UBC Undergraduate Research

An Investigation into the Use of Wood vs. Steel and Concrete in Construction of the New SUB Barekat, Fardin; Han, Ding Yuan; Dewan, Mahmud; Qian, Astro 2010-11-30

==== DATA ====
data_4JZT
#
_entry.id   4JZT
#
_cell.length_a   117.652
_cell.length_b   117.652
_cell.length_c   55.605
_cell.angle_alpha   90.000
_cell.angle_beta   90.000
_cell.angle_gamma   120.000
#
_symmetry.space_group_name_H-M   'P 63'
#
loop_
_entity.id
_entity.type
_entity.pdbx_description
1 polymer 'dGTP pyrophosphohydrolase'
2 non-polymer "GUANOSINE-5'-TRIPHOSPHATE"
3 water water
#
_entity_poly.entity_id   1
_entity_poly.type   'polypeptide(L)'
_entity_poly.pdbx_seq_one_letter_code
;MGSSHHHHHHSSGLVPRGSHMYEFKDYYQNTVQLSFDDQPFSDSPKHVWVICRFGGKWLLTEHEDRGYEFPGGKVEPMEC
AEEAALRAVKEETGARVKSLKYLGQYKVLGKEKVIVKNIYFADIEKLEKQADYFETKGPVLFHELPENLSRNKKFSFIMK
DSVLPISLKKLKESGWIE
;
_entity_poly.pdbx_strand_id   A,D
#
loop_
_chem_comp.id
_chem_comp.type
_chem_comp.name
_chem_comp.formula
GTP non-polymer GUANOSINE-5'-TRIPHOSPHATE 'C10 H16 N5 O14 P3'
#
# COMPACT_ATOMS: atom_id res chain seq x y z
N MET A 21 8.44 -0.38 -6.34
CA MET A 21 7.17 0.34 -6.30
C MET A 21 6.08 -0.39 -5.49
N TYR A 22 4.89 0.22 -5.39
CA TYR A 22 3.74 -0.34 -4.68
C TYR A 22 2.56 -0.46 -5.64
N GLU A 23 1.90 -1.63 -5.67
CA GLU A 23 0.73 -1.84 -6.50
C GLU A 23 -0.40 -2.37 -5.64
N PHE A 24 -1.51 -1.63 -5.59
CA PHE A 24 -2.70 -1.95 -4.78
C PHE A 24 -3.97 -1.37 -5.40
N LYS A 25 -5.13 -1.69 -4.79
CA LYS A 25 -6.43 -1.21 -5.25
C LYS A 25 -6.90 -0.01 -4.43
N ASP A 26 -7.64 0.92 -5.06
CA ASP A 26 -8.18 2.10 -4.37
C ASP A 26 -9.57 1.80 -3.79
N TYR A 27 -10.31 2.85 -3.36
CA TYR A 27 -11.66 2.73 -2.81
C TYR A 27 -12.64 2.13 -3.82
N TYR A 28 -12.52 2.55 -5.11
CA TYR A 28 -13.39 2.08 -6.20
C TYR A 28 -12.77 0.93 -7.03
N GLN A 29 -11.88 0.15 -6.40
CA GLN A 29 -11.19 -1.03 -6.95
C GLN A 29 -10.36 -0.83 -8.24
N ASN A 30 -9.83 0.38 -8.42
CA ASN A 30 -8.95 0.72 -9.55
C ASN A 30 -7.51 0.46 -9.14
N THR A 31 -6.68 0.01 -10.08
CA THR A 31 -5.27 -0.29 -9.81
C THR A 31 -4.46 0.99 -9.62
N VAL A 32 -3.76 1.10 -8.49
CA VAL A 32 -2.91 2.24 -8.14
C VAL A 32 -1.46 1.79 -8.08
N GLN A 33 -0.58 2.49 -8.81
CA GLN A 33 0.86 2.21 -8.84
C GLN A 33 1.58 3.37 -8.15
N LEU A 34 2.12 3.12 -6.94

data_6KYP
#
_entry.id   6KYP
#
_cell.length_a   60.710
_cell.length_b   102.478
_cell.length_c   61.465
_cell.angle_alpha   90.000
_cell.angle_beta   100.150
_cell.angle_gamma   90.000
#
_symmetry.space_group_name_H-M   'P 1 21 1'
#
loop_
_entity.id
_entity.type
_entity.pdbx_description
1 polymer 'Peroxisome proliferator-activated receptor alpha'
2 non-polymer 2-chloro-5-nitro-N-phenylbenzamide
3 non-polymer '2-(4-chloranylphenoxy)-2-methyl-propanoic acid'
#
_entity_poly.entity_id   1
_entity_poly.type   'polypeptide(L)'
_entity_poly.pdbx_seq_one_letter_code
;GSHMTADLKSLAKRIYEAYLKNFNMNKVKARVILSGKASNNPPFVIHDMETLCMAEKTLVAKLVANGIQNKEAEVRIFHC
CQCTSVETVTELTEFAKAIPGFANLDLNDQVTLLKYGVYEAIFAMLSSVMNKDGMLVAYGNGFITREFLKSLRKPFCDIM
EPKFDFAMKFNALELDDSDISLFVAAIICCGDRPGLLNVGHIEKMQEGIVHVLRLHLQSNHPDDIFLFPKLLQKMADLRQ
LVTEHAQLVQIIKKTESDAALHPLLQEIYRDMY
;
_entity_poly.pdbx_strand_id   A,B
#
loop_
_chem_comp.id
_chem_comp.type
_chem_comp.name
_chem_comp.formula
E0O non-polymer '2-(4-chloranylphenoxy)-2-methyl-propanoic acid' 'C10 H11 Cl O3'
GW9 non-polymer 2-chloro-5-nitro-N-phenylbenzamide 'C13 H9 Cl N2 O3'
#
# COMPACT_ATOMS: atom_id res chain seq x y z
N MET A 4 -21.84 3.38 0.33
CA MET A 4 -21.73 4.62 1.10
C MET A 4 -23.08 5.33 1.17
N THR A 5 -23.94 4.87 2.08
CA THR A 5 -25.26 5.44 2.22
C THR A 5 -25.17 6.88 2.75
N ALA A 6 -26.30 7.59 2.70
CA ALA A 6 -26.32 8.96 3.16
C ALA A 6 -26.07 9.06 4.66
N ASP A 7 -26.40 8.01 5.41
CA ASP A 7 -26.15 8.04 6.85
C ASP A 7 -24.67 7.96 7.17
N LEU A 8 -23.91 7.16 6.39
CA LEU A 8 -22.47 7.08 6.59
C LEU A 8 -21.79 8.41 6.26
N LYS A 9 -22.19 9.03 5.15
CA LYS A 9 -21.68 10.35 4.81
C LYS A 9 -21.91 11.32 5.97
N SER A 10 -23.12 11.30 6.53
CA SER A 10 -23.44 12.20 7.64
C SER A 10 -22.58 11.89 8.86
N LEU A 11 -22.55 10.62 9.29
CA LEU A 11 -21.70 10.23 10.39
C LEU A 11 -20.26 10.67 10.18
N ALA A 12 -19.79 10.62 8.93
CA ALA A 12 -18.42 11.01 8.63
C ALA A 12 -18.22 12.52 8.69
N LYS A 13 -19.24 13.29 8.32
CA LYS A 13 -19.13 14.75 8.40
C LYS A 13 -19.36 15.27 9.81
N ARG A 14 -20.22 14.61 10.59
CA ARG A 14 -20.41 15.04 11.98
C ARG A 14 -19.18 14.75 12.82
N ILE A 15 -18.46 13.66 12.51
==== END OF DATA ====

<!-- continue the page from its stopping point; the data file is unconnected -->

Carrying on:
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UBC Social Ecological Economic Development Studies (SEEDS) Student Report             An Investigation into the Use of Wood vs. Steel and Concrete in Construction of the New SUB Fardin Barekat, Ding Yuan Han, Mahmud Dewan, Astro Qian University of British Columbia APSC261 November 30, 2010         Disclaimer: “UBC SEEDS provides students with the opportunity to share the findings of their studies, as well as their opinions, conclusions and recommendations with the UBC community. The reader should bear in mind that this is a student project/report and is not an official document of UBC. Furthermore readers should bear in mind that these reports may not reflect the current status of activities at UBC. We urge you to contact the research persons mentioned in a report or the SEEDS Coordinator about the current status of the subject matter of a project/report”. 1    THE UNIVERSITY OF BRITISH COLUMBIA   An Investigation into the Use of Wood vs. Steel and Concrete in Construction of the New SUB  APSC 261: Technology and Society I  Presented to: Dr. Carla Paterson Dr. Craig Hennessey  Prepared by: Fardin Barekat Ding Yuan Han Mahmud Dewan Astro Qian  Date: Nov 30, 2010 2    ABSTRACT:  The University of British Columbia is a one of the many leaders in North America in terms of sustainability. The New UBC Student Union Building (SUB), which is to be completed in 2014, will aim for LEED Platinum+, the highest Green Building rating in North America with considerations for the Living Building Challenge.  The design of the New SUB is a joint process between UBC students, Alma Master Society of UBC Vancouver (AMS) and HBBH + BH Architect Company.  This report will be devoted to a triple bottom-line analysis of constructional materials commonly used in buildings: hard wood, timber, concrete, and steel. For each material, this report will provide environmental, economic, and social advantages and disadvantages. At the end it will provide recommendations based on facts and findings.   3    TABLE OF CONTENT:  LIST OF ILLUSTRATIONS  4 1.0 INTRODUCTION 5 2.0 HARD WOOD  6 2.1 ENVIRONMENTAL ASPECTS  6 2.2 ECONOMIC ASPECTS  7 2.3 SOCIAL ASPECTS  8 3.0 TIMBER  10 3.1 ECONOMIC ASPECTS 11 3.2 ENVIRONMENTAL ASPECTS 12 3.3 SOCIAL ASPECTS  12 4.0 CONCRETE  13 4.1 ENVIRONMENTAL ASPECTS  13 4.2 ECONOMIC ASPECTS  14 4.3 SOCIAL ASPECTS  14 5.0 STEEL  15 5.1 ENVIRONMENTAL ASPECTS  15 5.2 ECONOMIC ASPECTS  16 5.3 SOCIAL ASPECTS  18 RECOMMENDATIONS AND CONCLUSIONS 19 REFERENCES  20    4    LIST OF ILLUSTRATIONS  FIGURE 1: WOODEN RUSSIAN CHURCH          FIGURE 2: A TYPICAL 19TH CENTURY NORTH AMERICAN HOUSE  5  FIGURE 3: OAK FOREST  6  FIGURE 4: LUMBER INDUSTRY  7  FIGURE 5: WOODEN HOUSE FRAME  8  FIGURE 6: HAIDA WOODEN CARVING  9  FIGURE 7: TYPICAL HOUSE MADE FROM LUMBER AND TIMBER  10  FIGURE 8: USES OF RECYCLED CONCRETE AGGREGATE (DEAL 1997)  13  FIGURE 9: STEEL RECYCLING FROM CARS  15  FIGURE 10: PRE‐ENGINEERED STEEL STRUCTURE.  16  FIGURE 11: COST COMPARISON BETWEEN STEEL AND WOOD HOUSE.  17  FIGURE 12: PRE‐MANUFACTURED STEEL BEAMS USED IN CONSTRUCTION.  17  FIGURE 13: STEEL STRUCTURE IN ARUP CAMPUS  18    5    1.0 INTRODUCTION          Wood has been one of the primary sources of building material of humans for thousands of years. From the great ancient wooden palaces in China to the towering wooden churches in Russia (Figure 1), human beings had created countless architecture marvels that they have become as much part of our culture as they are our history. Even today, people such as the Japanese and majority of the population in North American still prefer their structures and houses (Figure 2) to be built in wood than their concrete or brick counter parts. For the Japanese, the use of wood and paper in their buildings is a part of their undying tradition, while for the people in North America it is mainly an economical reason due to the fact of the easier accessibility in their part of the world.           Figure 1: Wooden Russian church                       Figure 2: A typical 19th century North American house   Wood is a green and sustainable material in the sense that it is a natural and renewable resource that is available aplenty in the province of British Columbia, which is where our new Student Union Building (SUB) will be build at. Due to its cheaper costs, lower environmental impact and long history of usage in North America, wood is one of the most suitable building materials that is available to construction of the new SUB.  However, as the size of the building continue to increase throughout the ages, wood alone is no longer enough to support the sheer mass and weight of the structure. It is impossible to construct buildings that are three stories or high with only wood, the frame of the building will need something stronger and more durable such as concrete and steel. Since the new SUB is going to be five stories high, we have to make use of steel, a very strong metallic material for the frame and concrete for strong foundation.   6    2.0 HARD WOOD  In this section the triple bottom line analysis of hard wood is discussed and in each subsection, the advantages and disadvantages are stated.  2.1 ENVIRONMENTAL ASPECTS  Hard wood is a product of nature; they came from trees such as oak, beech and ash which can be found easily in British Columbia (See figure 3) and thus making them a renewable material. Hard wood is the strongest and most durable type of wooden material in the world, its strength and toughness exceeds that of timber. It is the most long lasting wooden building material around. Certain parts of a building such as the hard wood flooring can be renewed, sanded and refinished almost indefinitely. Although it lacks the strength and longevity of both concrete and steel, it is a much more flexible building material, able to adapt easily to the design changes of an architect and it is a better thermal insulator than concrete or steel.  The following are some of the major advantages of hard wood.  It is strong and durable.  Comes with large arrays of beautiful natural patterns.  It is easier to modify and tweak during construction.  Hard wood is a naturally grown and renewable material.  Wood has better thermal mass properties than steel, able to retain heat during the day and release it at night.  It produces less green house gas than either concrete or steel.  Figure 3: Oak forest  With all the advantages listed above, hard wood also comes with a whole array of disadvantages.  It is vulnerable to moisture, humidity and termite infestation like all the other wooden materials.  It is extremely noisy when walking on it. (flooring) 7     It is not suitable for certain rooms in the house such as kitchen, washroom or any places that can easily get wet.  As a wooden material, it is very flammable.  Hard wood being a natural grown material, deteriorates with age and is subject to rot, fungus and decay and attack by insects and woodpeckers all of which will reduce the strength of the material; this does not happen to steel.              For UBC New SUB   British Columbia is a province blessed with natural beauty and plenty of natural resources with hard wood being one of them. The main theme of the new SUB is sustainability; hard wood is almost a perfect candidate for this job due to the fact that it is both a clean and renewable resource, very strong and durable and also one of the most sustainable materials out there today.  2.2 ECONOMIC ASPECTS  Hard wood is one of the cheaper construction materials comparing to both steel and concrete due to the sheer abundance of it in British Columbia. The lumber industry (See figure 4) is also one of the main exports and income of this province which leads to the few following advantages:   Figure 4: Lumber Industry    The use of wooden material in British Columbia helps stimulating the economy of this province.  Hard wood costs much less than either concrete or steel.  Since it is naturally grown in British Columbia it can be easily replaced or repaired.  Hard wood is very durable and highly resistant to wear and tear which leads to a low maintenance costs.              The economic downside for hard wood and wooden material is that too much of it must be used in an average house than either concrete or steel. In fact, an average home requires 6 ton 8    of steel vs. 20 ton of lumber which leads to less transportation costs. Also, comparing hard wood to other wooden material such as the timber, it is extremely expensive.              For UBC New SUB   Hard wood is an abundant and cheaper building material comparing to either concrete or steel in British Columbia; therefore it is rather common sense to make use of this advantage for the construction of this new SUB.              2.3 SOCIAL ASPECTS  Hard wood comes from trees such as oak. First, it has to be cut down by either lumberjacks or machines and then processed in saw mills. Figure 5 shows a two stories house built entirely out of wood. This creates different job opportunities in both the logging industry and the saw mill with jobs such as lumberjacks and lumber mill workers.   Figure 5: Wooden house frame   Human beings have being making construction with wood since the dawn of time, even today the majority of the population in North America and Japan still have the preference of wood houses over their concrete counterparts. Here in North America, people are used to the presence of wooden buildings for generations it has somewhat become part of the North American tradition. Other building materials such as concrete, steel or brick do not come cheap in this part of the world, resulting difficulty for people to adopt these materials from both the cultural and economical perspective.              For UBC New SUB              As stated above, wood has better thermal mass properties than steel or concrete, making it a better thermal insulator and able to retain heat during the day and release it at night. This will keep the students inside the new SUB building warmer and more comfortable during winter and 9    cooler during summer. Wooden building can also be decorated with beautiful wooden carvings such as the first nation arts and crafts (See figure 6) which are not only beautiful to look at, but also introduce the first nation cultures to both local and international students.   Figure 6: Haida wooden carving  10    3.0 TIMBER  Lumber or timber is basically wood in any of its stages from readiness for use as structural material for construction, to wood pulp for paper production. Wood construction is common for many single-family houses throughout the world. Large buildings can also be constructed using wood (with steel reinforcements); we have an example of a building mostly made of wood in UBC: our forestry science building. Since BC has one of world largest rain forest, timber and wood materials are very easily accessible and cheaper than any other form of construction.  Lumber is supplied either rough or finished. It is available in many species, usually hardwoods. Finished lumber is supplied in standard sizes, mostly for the construction industry.  Only some of the main types of wood construction types is stud-wall frame with plywood/gypsum board sheathing (Figure 7), which is popular worldwide and is the main type used in the United States (WHE Report 90), Canada (WHE Report 82), and Japan (WHE Report 86). For this type, walls are made of vertical timber elements of rectangular cross section covered in light plywood or composite sheathing, with roofs made of timber members or prefabricated trusses, which are sheathed similar to the walls. The building foundations are usually concrete but sometimes are made of stone.  Now let us look that the advantage and disadvantage of wood based building:  Advantage Disadvantage  A shortened construction period  The construction period is not weather dependent  Parts are premade  A higher thermal value per given wall width when compared to other forms of construction  Sound insulation performance that can exceed Building Regulation requirements in a cost effective way  Reduced foundation costs due to a lighter structure  Improved dimensional accuracy with an engineered product  Effectively insulated so that this, lowers energy costs in winter, and helps keep buildings cooler in the summer  Highly flammable  Quickly absolve moisture  Material decay leads to relatively shorter lifespan  Generally destroyed by earthquake or big natural disaster   Figure 7: Typical house made from  lumber and timber 11    3.1 ECONOMIC ASPECTS  The following table, states the amount of energy required to process timber and produce the specific product. The cost we are looking is in term of Mega-Joules of energy required to produce only one kilogram of product from raw timbers. In today’s value for 1 MJ of energy is approximately $0.28. We never actually use one kilogram of the product; we consume in the size of tons.  Source Product Energy (MJ/kg) Cost($/ton) Alcorn and Baird (1996) Kiln-Dried, Dressed  2.5 $694.44  Glulam 4.6 $1,277.78  Medium-density Fiberboard 11.9 $3,305.56 Buchanan and Honey (1994) Kiln-Dried, Treated  9.4 $2,611.11  Glulam 9 $2,500.00  Rough 1.7 $472.22  Air-Dried, Treated 2.4 $666.67  Timber Formwork 0.6 $166.67  Hardboard 41.2 $11,444.44  Softboard 31.2 $8,666.67 FEMP (2001) Lumber  4-7 $1,944.44  Particleboard 14-20 $5,555.56  Plywood 18 $5,000.00 Lawson (1995) Softwood Stud  3.5 $972.22  Particleboard (Softwood) 8.0 $2,222.22  Hardboard 24.0 $6,666.67  Imported Western Red cedar Frame 4.5 $1,250.00  Hardwood Engineered Product 11.0 $3,055.56  Floors 1.9 $527.78  Frame, Weatherboards, Plasterboard 1.5 $416.67  Stud with Plasterboard 1.3 $361.11              For UBC New SUB  The demand of timber for a typial long lasting house is 12.13 cubic meters per house and density of timber is 800 kg/m3. So if our sub is the size of 4 hourses then we need about 39 tons of timber. So, in term of raw timber we would need to spend about $11.3 million, which is a lot cheaper than concrete and steel.    12    3.2 ENVIRONMENTAL ASPECTS  BC Timber Sales, a stand-alone organization within the Ministry of Forest and Range, manages approximately 16 million cubic meters of timber. Last year BCTS sold about 10 milion cubic meters of timber which covers a very large amount of lands. As the demand for timber increases, mechines are moved into the forest. When there are mechines, people and wood gatherers in one place, there is a very high risk of forest fire. This year alone, we have lost about 600 hectares of forest. Also, the wild habitats are constantly forced to move around, that in tern, have a very large effect on the local ecosystem. Though we are getting better at managing and regulating a sustainable envirenment, wood cutting would still effect the ecosystem. BCTS meets all legal forestry requirements, including silviculture obligations, and annually plants over 40 million seedlings. It is advertised that the seeds and seedlings are of consistently high quality.  For UBC New SUB  As the need for sustainablility has come to be the new goal for UBC, we will see an increase in tree plantation and global forest protection.              3.3 SOCIAL ASPECTS  Socailly, wooden buildings are lot more appealing. With wood ones, we can construct quite a big verity of shaps, textures and colors compared to concrete or steel. Staying inclosed in a wood structred building or even design allows people to feel more intune with nature. It creates a relaxing envirenment for social and formal events.              For UBC New SUB  For the SUB, a lot of people would really appreicite a wood structured building. Just like most engineering students like the foresty buidling because of it being made of wood and for the open space available there.   13    4.0 CONCRETE Concrete is the most commonly used construction material in the world. It is a composite construction material composed of cement and other the cementitious materials. Through its entire life cycle: extraction, processing, construction, operation, demolition and recycling, as a construction material, concrete definitely makes contribution to the  triple bottom line from environmental, social, and economic impacts.  How the concrete contributes to sustainable building design:  4.1 ENVIRONMENTAL ASPECTS  In order to consider the construction material as green, the environmental impact for concrete is basically quantified by the CO2 emission and energy consumption during its life cycle.   The thermal mass of concrete contributes to operating energy efficiency and reduced cooling cost. Concrete can be used to build up long lasting structures, so the energy is consumed when having maintenance and reconstruction. Concrete based building needs an accurate design before setting up any constructions. According to the design, ordering the right amount of cement, results in less construction waste during the construction. Concrete is also locally available material, less transportation costs will be made. Concrete walls can be painted any color. When painted in light colors, the interior lighting requirements will be reduced due to light reflectance. Permeable concrete pavement and interlocking concrete pavers can be used to reduce runoff and allow water to return to the water table. Some concrete construction can be reused, such as concrete pavers and precast wall panels. For example, “dry stone” retaining walls are made from concrete sidewalk slabs. However, the reuse of crushed concrete is restricted due to experiences, standards. To meet the technical specifications and performance expectations, they require extensive testing for the recycled concrete products to produce recycled aggregate. However, the results from recent researches show that recent projects have proven that the aggregate can be build by recycled concrete. Moreover, recycled concrete can be 100% used in roadbed, parking lots and other applications as a granular material. 45% to 80% of coarse aggregate comes from concrete to form new concrete mixtures.   Figure 8: Uses of Recycled Concrete Aggregate (Deal 1997)  14    The use of recycled aggregate does not substantially affect the compressive strength and splitting tensile strength of the concrete when only the coarse aggregates were replaced by coarse fragments of demolition debris. Therefore, recycling and reuse of concrete can offer much environmental benefits. Using concrete as construction material can improve indoor air quality. According to the property of concrete, there are no off-gassing, toxic and organic compounds from it. Furthermore, polished concrete does not need carpeting, since carpeting may nourish dust mites and molds which affect human health. Exposed concrete walls do not require paints or sealants, such as the roof and the sun deck slab of buildings. Concrete buildings can be easily cleaned.  For UBC New SUB  The recycled aggregate from the old SUB can be replaced to build partial of the new SUB. Although it cannot have the perfect performance, it is considered as green.  4.2 ECONOMIC ASPECTS  Economic impact is also very significant to evaluate the type of construction material. Because natural resources are limited, construction materials have seen a substantial increase in cost. When the environmental impacts of concrete are considered, the economic impacts are also involved within. Because the concrete is produced locally, there are very low transportation costs. Transporting concrete to the landfill can cost as much as $0.25 per ton per mile. It is easy to find a concrete supplier, so the material is very cost effective. Due to the long lasting characteristics of its properties, concrete buildings need less maintenance. In fact, it has lower operating cost as well because its thermal mass characteristics help to moderate heating and cooling peaks and lower HVAC equipment requirements. Lower lighting costs due to reflectance of material. Concrete buildings last longer because they are resistant to wear and tear, severe weather, rot, insects and fire.  For UBC New SUB  According the price tag of the new SUB, the final cost will be approximately $103 million. One of the draw backs of concrete is that it is more expensive than other wooden construction material. However because the new SUB is 5 stories high, the weight of it is high. Therefore, concrete is a good choice for the SUB’s foundation.  4.3 SOCIAL ASPECTS  Because the better indoor air quality, there are no VOC’s to contribute to sick building syndrome. Unlike those aged wooden house, as long as the air circulation works fine in the building, bacteria can be prevented. It is safer to stay in a concrete building, since the concrete walls are resistant to fire, wind, vibration, sound transmission and seismic waves.    15    5.0 STEEL   In this section the triple bottom-line analysis of steel is discussed and in each subsection, the advantages and disadvantages are stated.  5.1 ENVIRONMENTAL ASPECTS  To make steel, one has to mine earth and extract iron ore. Then it is smelted and combined with a prescribed amount of carbon to make steel. Steel is, by far, the strongest material in construction, and its strength to weight ratio is much higher than wood or concrete. Theoretically, steel can have infinite lifetime, if corrosion is maintained. This can be done by a lot of methods like galvanizing and nickel plating to name a few. Here are some more advantages of steel in the environmental sense:   In case of a fire, steel is not flammable, resulting in less damage.  Steel is highly recyclable (See figure 9). Almost 69 percent of all steel is recycled in North America each year – more than paper, aluminum, plastic and glass combined. North America’s average recycling rate has been in excess of 60 percent since 1970.   Figure 9: Steel recycling from cars   Air and water emissions are 90% lower today than 10 years ago.  More than 95% of the water used in manufacturing steel is recyclable.  Steel is very energy efficient to operate and maintained. Once a steel structure is built, you don’t need any form of maintenance.  Steel is safe from termites, rotting and drying out. It won’t shrink, warp or swell.  Greenhouse gas emissions per ton of steel shipped have been reduced by nearly 45% since 1975.  There are a lot of advantages to steel, however there are some major disadvantages which must be considered. These are:  16     High energy in manufacturing. The process of smelting of iron ore and combining it with carbon, or steel refinery, on average, uses two times the energy than wood manufacturing per one Kg of material.  Steel, being a metal, conducts heat about 310 times faster than wood. This results in high energy consumption in heating and cooling.  Because steel is mostly made up of iron, it is prone to corrosion. This results in decrease in strength and increase in weight, which put together, cause collapse of steel structure.  For UBC New SUB   Vancouver is on a major earthquake zone on Earth (the collision zone between Pacific Plate and North American Plate). For this reason buildings must be structurally reinforced. The UBC New SUB must have a lifetime of at least 50 years, which means there is high probability that it will see some earthquakes. Because the New SUB is 5 stories high it is really important to use steel beam in major stress areas. As for the old sub, it is environmentally sustainable to recycle all of the steel structures in it. It is even better to reuse the steel beams, if they are in good condition.  5.2 ECONOMIC ASPECTS  Although the price of steel is higher than wood, it has remained stable for a long time and this allows accurate budget estimates. From an economic point of view, steel has a lot of advantages. Some of these are as follows:   Steel structures can be built from pre-engineered parts (See figure 10), which results in much faster construction time. This, in turn, reduces project expenses.   Figure 10: Pre‐engineered steel structure.     In North America, the cost of steel is higher than wood, however from an in-depth analysis of the total cost per living area in an average house (See figure 11), it appears that the difference between a steel house and a wood house is less than $8 per square foot.  17     Figure 11: Cost comparison between steel and wood house.   Because of the reliability of steel, the insurance cost of a steel structure is lower than that of a wood structure.  Steel is sturdy and durable; therefore it is free of high maintenance costs. Walls stay straight, floors are flat, doors and windows do not stick. For example, a metal roof lasts 2-3 times longer than an asphalt shingle roof.  An average home requires 6 ton of steel vs. 20 ton of lumber which leads to less transportation costs.  The economic downside to steel is that it costs a lot more than wood or any construction material per kilogram. The reason for this is that steel, to be used in construction has to be available in specific shapes as illustrates in figure 12.   Figure 12: Pre‐manufactured steel beams used in construction.  Also because steel is a very good conductor, there are high costs in gas and electricity bills for heating and cooling a steel structure than a wood structure.   For UBC New SUB   The estimated price tag for the New SUB is $103 million and more than 75% of is paid by students ($25 million from UBC, $78 million from students). Therefore, students want to get the most out of their money. This means reusing steel structures and beams that are in good condition from the old SUB, and implementing them in the new SUB, instead buying newly manufactured steel.   18    5.3 SOCIAL ASPECTS  The process in which steel is made either from iron ore and carbon or from recycled steel consist a lot of parts. This, in turn, makes a lot jobs available, for example it helps making communities around mine sites, refinery plants, and construction parts manufacturing plants. Also, steel structures give a sense of confidence to the people living inside them. Logically, general public know that a steel structure is less affected in case of an earthquake, or fire. Therefore, they will feel more comfortable living inside them and have a peace of mind. In case of other natural disasters, such as a lightning strike, a steel structure, because of good conductivity, will transfer all the electricity right down to earth – a wood structure will burn upon impact.  For UBC New SUB  If student know that their new SUB has steel reinforcements, then they will feel more comfortable and are assured that it will never topple in case an earthquake. This means having visible steel structure. This idea has been implemented in Arup Campus in Blythe Valley Park, West Midlands (See figure 13).   Figure 13: Steel Structure in Arup Campus  19    RECOMMENDATIONS AND CONCLUSION  The new sub will be a building with 5 stories and covers an area of 250,000 square feet, a building that size can no longer be built by wood alone. The following are the conclusion of the list of material that should be used to compliment wood in the overall construction of the new SUB building. For a massive building of that size we need an extremely solid and strong foundation as the support. Concrete will be the perfect material here since it is a stronger, more durable than wood. Even with concrete as the foundation, the bulk of the entire building will be still hold on to by the frame of the building; some wooden materials are not able to support that. The frame of the new SUB has to be extremely strong, durable and can with stand the test of time. Steel is a good material to use here since it is not only the strongest building material out there today, it has an almost infinite life time and also energy efficient to maintain and operate with a lower insurance cost. Staying true to our original topic that is the use of wood in constructions, the rest of the building will still be made from wooden construction materials. The overall interior structures such as the walls and flooring will be constructed with hard wood and timber for their extremely good insulating property and sustainability.  20    REFERENCES  1. R.Bruce Hoadley “Wood Science – Hardwoods” Understanding Wood REV/E (2000): 7. Print. 2. “Solid Hardwood Floor Advantages,” Available HTTP: http://www.precisionmilling.net/advantages.htm 3. Tom Meyer “Eco-Friendly Hardwood – Less Wood and No Sanding,” Available HTTP: http://www.flooringguide.com/how-to/hardwood/hs007.php3 4. Valmont Industries, Inc. , “Steel Distribution Poles Questions and Answers,” [Online document], Available HTTP: http://www.steel.org/Content/NavigationMenu/ConsumerResources/SteelQA/Steel_Q_A 1.htm#Residential 5. N.R. Baddoo, “Stainless steel in construction: A review of research, applications, challenges and opportunities,” Journal of Constructional Steel Research, vol. 64, issue 11, Nov 2008, pp 1199-1206 6. Glover J., White D.O., Langrish T.A.G., “Wood versus Concrete and Steel in House Construction: A Life Cycle Assessment,” Journal of Forestry, vol. 100, no. 8, Dec2002 , pp. 34-41(8) 7. “Wood vs Steel Buildings,” Available HTTP: http://www.wood-vs-steel-buildings.com/ 8. “What are the building advantages and disadvantages of steel and wooden house frames?” Available HTTP: http://www.nzwood.co.nz/kbase/users/What-are-the-building-advantages-and- disadvantages-of-steel-and-wooden-house-frames/10083/ 9. American Iron and Steel Institute, “50 Fun Facts About Steel,” [Online document], Available HTTP: http://www.steel.org/AM/Template.cfm?Section=Home&CONTENTID=22071&TEMP LATE=/CM/ContentDisplay.cfm 10. US Department of Housing and Urban Development, “Steel vs Wood Cost Comparison,” [Online document], Available HTTP: http://www.sfpa.org/Environmental/steel_vs_wood1.pdf 11. Steel Construction Sector Sustainability Committee, “Sustainable Steel Construction,” [Online document], Available HTTP: http://www.steel-sci.org/NR/rdonlyres/EBD98128-410D-4314-A7A4- 12A962B420A3/5547/SSC.pdf 12. Steel, the EnviroMetal, Available HTTP: http://www.sustainable-steel.org/ 13. ALCORN, J.A., and G. BAIRD. 1996. Use of a hybrid energy analysis method for evaluating the embodied energy of building materials. Renewable Energy 8(1–4): 319– 22. 14. ASHBY, M.F. 1992. Materials selection in mechanical design. Oxford, UK: Pergamon Press. 15. BUCHANAN, A.H., and B.G. HONEY. 1994. Energy and carbon dioxide implications of building construction.Energy and Buildings 20:205–17. 21    16. CANADIAN WOOD COUNCIL (CWC). 2000. Life cycle analysis for residential buildings, 1994–2000. Technical Bulletin 5. Available online  at www.cwc.ca/publications/tech_bulletins/tech_bull_5/ 17. FEDERAL ENERGY MANAGEMENT PROGRAM (FEMP). 2001. Greening federal facilities. US Department of Energy, Energy Efficiency and Renewable Energy Network. Available online at www.eren.doe.gov/femp/greenfed/ 18. LAWSON, W. 1995. Embodied energy of building materials.Royal Australian Institute of Architects 2:1. 19. CANADIAN MINISTRY OF FOREST, MINES AND LANDS. BCTS, BC Timber Sale. Available online at http://www.for.gov.bc.ca/bcts/about/ http://www.canada.com/news/Information+bulletin+from+Ministry+Forests/1805269/sto ry.html 20. American Concrete Paving Association (ACPA), Concrete Paving Technology: Recycling Concrete Pavement (ACPA, IL, 1993). 21. Concrete is green, Environmental Benefits, 2010, Available HTTP: http://www.cement.ca/index.php/fr/Le_beton_et_l_environnement/Le_beton_et_l_enviro nnement.html 22. Deal, Tara A., “What It Costs To Recycle Concrete,” C&D Debris 23. Recycling (September/October 1997), pp 10-13. Mehta, P.K., Concrete technology for sustainable development, Concrete International, Vol. 21 No. 5, pp. 47-53, 1999.